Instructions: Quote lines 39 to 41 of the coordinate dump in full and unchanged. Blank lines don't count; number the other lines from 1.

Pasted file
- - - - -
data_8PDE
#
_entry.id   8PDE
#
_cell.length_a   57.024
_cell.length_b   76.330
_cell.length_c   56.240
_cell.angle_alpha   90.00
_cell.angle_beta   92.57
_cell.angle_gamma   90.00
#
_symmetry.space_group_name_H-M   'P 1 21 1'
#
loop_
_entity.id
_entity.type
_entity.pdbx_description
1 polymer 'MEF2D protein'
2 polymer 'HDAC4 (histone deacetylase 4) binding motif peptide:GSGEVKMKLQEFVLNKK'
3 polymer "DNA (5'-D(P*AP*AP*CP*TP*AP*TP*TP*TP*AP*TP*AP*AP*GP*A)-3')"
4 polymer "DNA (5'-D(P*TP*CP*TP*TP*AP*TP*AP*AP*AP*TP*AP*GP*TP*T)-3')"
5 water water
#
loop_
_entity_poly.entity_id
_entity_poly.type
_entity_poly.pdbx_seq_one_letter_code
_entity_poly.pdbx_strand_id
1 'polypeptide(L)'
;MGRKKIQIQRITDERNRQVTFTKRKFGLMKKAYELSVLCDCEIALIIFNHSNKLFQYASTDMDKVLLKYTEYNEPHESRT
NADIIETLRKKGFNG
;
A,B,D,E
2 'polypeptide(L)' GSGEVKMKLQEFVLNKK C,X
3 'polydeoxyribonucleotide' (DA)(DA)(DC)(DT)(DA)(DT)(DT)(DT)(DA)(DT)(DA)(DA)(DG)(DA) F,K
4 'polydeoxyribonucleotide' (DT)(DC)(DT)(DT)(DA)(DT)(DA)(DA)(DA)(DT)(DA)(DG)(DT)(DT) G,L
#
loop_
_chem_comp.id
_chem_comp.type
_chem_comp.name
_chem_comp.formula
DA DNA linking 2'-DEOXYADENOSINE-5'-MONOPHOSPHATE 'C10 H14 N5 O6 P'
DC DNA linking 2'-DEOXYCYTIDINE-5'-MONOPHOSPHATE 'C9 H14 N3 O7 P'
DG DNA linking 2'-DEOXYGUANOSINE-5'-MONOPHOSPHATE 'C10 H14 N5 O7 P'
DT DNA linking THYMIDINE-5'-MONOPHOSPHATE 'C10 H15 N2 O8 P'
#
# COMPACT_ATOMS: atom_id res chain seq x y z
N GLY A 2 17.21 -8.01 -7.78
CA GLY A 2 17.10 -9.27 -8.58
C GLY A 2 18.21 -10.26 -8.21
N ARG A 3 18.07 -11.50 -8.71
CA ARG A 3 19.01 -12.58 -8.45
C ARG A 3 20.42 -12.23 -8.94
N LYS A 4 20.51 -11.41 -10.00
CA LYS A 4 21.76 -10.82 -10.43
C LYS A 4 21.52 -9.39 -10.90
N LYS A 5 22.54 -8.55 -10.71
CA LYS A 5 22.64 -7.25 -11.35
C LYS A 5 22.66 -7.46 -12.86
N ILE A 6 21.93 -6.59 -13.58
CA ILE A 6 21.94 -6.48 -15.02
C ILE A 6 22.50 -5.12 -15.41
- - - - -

_chem_comp.id
_chem_comp.type
_chem_comp.name